It has been a long and slow journey to develop a curative treatment for Parkinson’s disease, which was discovered nearly 200 years ago.
Billions of dollars have been spent in research and discovery by government and private organizations but without any success. One of the main reasons for this colossal failure to develop diagnostics and therapeutics for diseases of the Central Nervous System (CNS) is the inability of the scientific and medical community to develop technology to deliver drugs across the Blood-Brain Barrier (BBB) into the Central Nervous System. No matter how therapeutically effective the drug is in laboratory experiments but if it cannot reach the Central Nervous System, it ends up being discarded or not pursued. The Blood-Brain Barrier is a physical barrier in the brain that shields the Central Nervous System from any harmful substances (viruses, bacteria, toxins, etc.) in the blood. The same physical barrier becomes a major obstacle in diagnosing and treating brain diseases such as PD because the protective action of the Blood-Brain Barrier excludes most drugs from entering the Central Nervous System.
Needless to say that for developing a curative treatment for brain diseases, a drug must cross the Blood-Brain Barrier and reach the Central Nervous System, find its target with precision and neutralize it. The most explored/tested approach is the development and use of small molecule drugs which can easily cross the Blood-Brain Barrier. Recently, there has been a couple of very encouraging reports about small molecule drugs for treating Alzheimer’s and Parkinson’s diseases in animal models. Unfortunately, not only do these small molecule drugs, in general, stop working after a while, they also often have nonspecific biodistribution leading to unbearable toxic effects, in addition to low therapeutic indices and development of drug resistance shortly after the initial treatment, thus reducing the therapeutic efficacy even further. That is why most patients suffering from neurodegenerative diseases have to struggle with finding the right medicine for their condition but such a medicine does not exist so far.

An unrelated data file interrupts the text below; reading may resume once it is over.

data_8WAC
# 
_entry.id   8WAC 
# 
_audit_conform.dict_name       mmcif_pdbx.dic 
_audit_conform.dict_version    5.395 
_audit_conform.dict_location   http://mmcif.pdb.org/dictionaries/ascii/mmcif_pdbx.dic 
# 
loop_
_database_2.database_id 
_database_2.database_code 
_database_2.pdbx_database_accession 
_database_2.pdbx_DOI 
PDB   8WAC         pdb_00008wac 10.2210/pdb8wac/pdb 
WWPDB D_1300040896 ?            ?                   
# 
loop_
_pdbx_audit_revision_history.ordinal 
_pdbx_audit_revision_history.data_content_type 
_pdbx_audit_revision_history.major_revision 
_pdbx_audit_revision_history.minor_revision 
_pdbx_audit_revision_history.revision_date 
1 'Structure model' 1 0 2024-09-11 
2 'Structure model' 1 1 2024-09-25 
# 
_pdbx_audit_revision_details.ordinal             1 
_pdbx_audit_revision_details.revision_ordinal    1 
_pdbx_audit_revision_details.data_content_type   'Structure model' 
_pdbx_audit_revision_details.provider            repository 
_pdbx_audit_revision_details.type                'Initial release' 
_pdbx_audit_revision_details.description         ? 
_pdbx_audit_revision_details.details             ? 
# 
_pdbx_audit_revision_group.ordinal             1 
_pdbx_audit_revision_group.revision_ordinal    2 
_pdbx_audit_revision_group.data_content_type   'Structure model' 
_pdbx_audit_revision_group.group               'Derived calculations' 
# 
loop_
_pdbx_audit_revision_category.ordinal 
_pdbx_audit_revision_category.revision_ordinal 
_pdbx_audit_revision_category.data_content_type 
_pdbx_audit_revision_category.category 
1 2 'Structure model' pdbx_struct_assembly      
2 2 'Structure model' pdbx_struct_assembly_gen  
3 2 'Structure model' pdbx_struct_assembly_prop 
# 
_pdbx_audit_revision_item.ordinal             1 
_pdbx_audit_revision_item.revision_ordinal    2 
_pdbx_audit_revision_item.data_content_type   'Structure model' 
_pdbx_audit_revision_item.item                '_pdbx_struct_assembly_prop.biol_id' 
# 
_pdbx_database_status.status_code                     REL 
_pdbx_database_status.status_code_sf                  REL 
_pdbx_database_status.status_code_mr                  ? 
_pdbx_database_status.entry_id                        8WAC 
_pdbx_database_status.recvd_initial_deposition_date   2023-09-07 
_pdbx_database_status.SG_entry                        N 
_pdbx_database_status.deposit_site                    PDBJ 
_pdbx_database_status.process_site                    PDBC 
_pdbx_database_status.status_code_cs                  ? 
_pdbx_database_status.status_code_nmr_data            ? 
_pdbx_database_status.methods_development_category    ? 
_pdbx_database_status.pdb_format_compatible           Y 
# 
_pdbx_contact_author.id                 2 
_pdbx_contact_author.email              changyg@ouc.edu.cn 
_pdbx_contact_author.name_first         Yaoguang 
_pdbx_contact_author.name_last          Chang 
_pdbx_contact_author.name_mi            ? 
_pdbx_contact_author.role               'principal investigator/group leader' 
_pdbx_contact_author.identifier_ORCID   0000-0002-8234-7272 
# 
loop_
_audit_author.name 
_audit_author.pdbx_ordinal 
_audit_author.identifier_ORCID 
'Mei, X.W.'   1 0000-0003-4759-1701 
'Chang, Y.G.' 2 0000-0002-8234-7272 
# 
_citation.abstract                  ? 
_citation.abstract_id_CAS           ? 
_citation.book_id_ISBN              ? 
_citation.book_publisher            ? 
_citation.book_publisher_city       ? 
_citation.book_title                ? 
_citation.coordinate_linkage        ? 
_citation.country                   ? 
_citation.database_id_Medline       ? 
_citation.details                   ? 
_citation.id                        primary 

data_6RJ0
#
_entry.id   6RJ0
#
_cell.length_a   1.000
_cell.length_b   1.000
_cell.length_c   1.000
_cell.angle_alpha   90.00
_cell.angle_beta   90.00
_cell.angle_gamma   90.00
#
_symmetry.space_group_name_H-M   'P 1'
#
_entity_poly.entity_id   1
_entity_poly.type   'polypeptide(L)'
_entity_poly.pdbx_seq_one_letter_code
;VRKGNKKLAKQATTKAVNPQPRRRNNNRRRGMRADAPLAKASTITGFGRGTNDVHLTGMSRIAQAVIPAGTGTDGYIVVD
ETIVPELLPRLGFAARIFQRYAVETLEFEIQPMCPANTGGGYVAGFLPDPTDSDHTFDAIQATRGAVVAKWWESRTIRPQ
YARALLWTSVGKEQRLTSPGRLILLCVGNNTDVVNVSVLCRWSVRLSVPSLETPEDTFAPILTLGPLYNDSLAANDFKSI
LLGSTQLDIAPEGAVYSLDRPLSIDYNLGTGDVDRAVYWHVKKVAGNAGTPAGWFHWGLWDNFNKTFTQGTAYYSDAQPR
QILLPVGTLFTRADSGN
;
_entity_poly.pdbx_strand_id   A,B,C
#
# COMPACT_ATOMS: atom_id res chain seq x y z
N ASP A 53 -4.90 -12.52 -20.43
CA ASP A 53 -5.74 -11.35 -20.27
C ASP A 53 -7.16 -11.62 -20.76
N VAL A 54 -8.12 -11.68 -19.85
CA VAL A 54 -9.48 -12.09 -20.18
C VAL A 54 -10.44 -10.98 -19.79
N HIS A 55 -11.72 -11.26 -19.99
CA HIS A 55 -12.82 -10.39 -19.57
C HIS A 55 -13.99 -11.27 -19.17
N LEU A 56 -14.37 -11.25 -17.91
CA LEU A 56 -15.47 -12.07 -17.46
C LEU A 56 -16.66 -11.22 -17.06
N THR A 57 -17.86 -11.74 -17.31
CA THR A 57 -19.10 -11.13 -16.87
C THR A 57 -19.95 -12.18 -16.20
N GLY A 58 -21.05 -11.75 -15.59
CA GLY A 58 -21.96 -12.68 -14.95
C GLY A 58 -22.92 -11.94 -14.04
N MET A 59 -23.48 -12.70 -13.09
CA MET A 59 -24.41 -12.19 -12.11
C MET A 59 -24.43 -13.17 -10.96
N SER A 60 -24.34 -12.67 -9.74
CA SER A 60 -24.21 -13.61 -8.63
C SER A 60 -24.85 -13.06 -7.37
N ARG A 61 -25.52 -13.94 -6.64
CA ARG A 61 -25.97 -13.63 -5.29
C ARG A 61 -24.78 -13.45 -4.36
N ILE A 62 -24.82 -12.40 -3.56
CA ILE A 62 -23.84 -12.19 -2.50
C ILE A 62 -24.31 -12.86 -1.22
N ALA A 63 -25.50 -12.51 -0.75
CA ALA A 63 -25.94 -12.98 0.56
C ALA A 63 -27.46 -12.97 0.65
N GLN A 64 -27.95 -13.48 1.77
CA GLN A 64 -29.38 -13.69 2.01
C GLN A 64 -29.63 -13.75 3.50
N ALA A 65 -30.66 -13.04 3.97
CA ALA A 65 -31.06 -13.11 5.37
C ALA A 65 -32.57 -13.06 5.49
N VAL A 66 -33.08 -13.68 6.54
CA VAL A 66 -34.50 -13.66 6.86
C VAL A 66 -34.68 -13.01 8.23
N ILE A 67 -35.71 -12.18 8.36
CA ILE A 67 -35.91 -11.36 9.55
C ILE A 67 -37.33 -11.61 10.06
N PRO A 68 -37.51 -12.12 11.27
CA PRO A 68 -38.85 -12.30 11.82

A small biotech company in San Diego has come one step closer to developing diagnostics and curative therapeutics for neurodegenerative diseases. This company has developed a novel class of miniaturized highly specific antibodies, known as “Pico-antibodies”, with remarkable ability to breach the hitherto impermeable Blood-Brain Barrier, which so far has been a global medical problem in the way of curative treatment for brain diseases. Antibodies are molecules with unsurpassed specificity than any other molecules, including small molecules published recently. However, the problem with the conventional antibodies is that they have very poor Blood-Brain Barrier permeability. The miniaturized antibodies developed by the San Diego based Biotech Company have been demonstrated to cross the Blood-Brain Barrier and bound with great precision to intended Alzheimer’s targets in transgenic mice models, thus alleviating toxicity concerns associated with small molecule drugs. Now they have developed similar drugs for Parkinson’s disease, which will start undergoing rigorous testing in PD-like transgenic mice by a doctor at UCSD, a world renowned neuroscientist.
As the founder and moving force behind PRO for twenty-two years, Jo Rosen is working toward making this the first PATIENT DRIVEN research in the world. Jo’s personal mission to raise funds for this exciting new research in hopes of achieving human clinical trials for a possible cure is strong. You are invited to contact Jo Rosen personally to further discuss the details of this project, answer your questions and, hopefully inspire you to join her in funding this scientific research. The company doing the research is a for-profit company founded and run by scientific entrepreneurs.
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